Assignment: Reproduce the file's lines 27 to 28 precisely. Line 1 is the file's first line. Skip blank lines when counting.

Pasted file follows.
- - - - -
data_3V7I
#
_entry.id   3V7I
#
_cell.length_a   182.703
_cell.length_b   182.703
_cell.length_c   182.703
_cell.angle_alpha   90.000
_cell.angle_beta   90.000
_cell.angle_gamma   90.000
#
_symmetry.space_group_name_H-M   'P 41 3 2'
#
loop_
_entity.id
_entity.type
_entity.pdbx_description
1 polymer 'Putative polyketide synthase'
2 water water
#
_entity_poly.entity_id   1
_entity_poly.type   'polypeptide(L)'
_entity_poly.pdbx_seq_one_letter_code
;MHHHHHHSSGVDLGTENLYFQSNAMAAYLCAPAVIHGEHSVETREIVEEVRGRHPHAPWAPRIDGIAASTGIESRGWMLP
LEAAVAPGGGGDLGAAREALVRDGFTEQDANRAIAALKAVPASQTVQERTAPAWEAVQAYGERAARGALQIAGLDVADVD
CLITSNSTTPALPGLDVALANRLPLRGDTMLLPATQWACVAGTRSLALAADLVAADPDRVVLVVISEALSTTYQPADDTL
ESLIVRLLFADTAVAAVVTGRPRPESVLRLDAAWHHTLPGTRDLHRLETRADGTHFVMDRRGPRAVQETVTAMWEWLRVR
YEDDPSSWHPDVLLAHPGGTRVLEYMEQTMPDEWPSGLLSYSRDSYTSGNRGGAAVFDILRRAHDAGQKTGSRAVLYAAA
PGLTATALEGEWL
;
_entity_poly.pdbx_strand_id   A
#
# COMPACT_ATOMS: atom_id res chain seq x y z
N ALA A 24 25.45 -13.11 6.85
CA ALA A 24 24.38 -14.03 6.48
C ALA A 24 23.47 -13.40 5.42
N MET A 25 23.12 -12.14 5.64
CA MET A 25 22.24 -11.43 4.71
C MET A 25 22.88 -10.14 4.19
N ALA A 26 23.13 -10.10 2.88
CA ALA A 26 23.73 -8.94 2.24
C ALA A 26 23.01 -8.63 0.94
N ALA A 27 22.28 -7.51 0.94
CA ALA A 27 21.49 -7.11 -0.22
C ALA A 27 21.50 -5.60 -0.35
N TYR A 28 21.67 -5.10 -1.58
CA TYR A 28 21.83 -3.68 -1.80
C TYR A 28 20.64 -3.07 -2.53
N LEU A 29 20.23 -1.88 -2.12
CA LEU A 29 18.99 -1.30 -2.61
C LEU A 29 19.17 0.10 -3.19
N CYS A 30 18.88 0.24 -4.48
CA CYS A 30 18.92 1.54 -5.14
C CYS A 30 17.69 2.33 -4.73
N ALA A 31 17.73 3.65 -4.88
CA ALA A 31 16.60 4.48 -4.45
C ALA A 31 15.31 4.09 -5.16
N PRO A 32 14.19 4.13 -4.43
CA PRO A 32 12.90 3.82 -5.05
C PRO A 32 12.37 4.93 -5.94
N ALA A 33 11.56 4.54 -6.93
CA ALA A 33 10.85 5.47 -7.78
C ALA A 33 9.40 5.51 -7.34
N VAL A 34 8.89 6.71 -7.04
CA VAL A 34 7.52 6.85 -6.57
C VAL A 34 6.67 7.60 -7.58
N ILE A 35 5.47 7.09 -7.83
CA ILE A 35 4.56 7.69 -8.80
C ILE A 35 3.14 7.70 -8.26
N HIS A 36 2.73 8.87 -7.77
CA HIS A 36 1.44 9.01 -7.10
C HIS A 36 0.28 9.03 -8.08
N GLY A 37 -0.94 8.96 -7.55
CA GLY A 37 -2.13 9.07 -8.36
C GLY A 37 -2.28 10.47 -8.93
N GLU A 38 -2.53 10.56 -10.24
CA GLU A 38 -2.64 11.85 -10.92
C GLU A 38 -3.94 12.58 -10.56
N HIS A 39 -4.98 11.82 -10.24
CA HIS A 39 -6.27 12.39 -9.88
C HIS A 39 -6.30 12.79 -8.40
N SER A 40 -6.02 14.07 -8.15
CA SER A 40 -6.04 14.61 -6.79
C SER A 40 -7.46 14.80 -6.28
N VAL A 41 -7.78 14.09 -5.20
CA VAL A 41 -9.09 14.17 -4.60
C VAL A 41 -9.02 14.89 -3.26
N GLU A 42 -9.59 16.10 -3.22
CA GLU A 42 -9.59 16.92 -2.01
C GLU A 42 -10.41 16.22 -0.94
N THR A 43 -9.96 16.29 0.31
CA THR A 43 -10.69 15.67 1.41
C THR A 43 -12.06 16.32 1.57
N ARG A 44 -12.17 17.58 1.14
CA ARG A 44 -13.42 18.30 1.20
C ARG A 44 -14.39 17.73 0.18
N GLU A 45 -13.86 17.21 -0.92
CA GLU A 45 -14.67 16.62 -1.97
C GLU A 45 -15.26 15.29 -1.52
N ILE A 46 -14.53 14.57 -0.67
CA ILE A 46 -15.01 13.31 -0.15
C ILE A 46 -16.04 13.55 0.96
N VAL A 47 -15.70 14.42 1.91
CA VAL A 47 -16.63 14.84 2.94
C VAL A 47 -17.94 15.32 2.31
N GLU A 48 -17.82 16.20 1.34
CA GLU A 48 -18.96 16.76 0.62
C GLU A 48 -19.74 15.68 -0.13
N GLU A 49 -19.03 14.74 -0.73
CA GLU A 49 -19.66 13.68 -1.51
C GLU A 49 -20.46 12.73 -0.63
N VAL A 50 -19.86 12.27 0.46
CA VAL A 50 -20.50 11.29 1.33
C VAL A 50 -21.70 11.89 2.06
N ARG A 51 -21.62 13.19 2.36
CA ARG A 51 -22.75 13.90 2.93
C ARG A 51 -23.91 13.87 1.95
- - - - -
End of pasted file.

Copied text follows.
ESLIVRLLFADTAVAAVVTGRPRPESVLRLDAAWHHTLPGTRDLHRLETRADGTHFVMDRRGPRAVQETVTAMWEWLRVR
YEDDPSSWHPDVLLAHPGGTRVLEYMEQTMPDEWPSGLLSYSRDSYTSGNRGGAAVFDILRRAHDAGQKTGSRAVLYAAA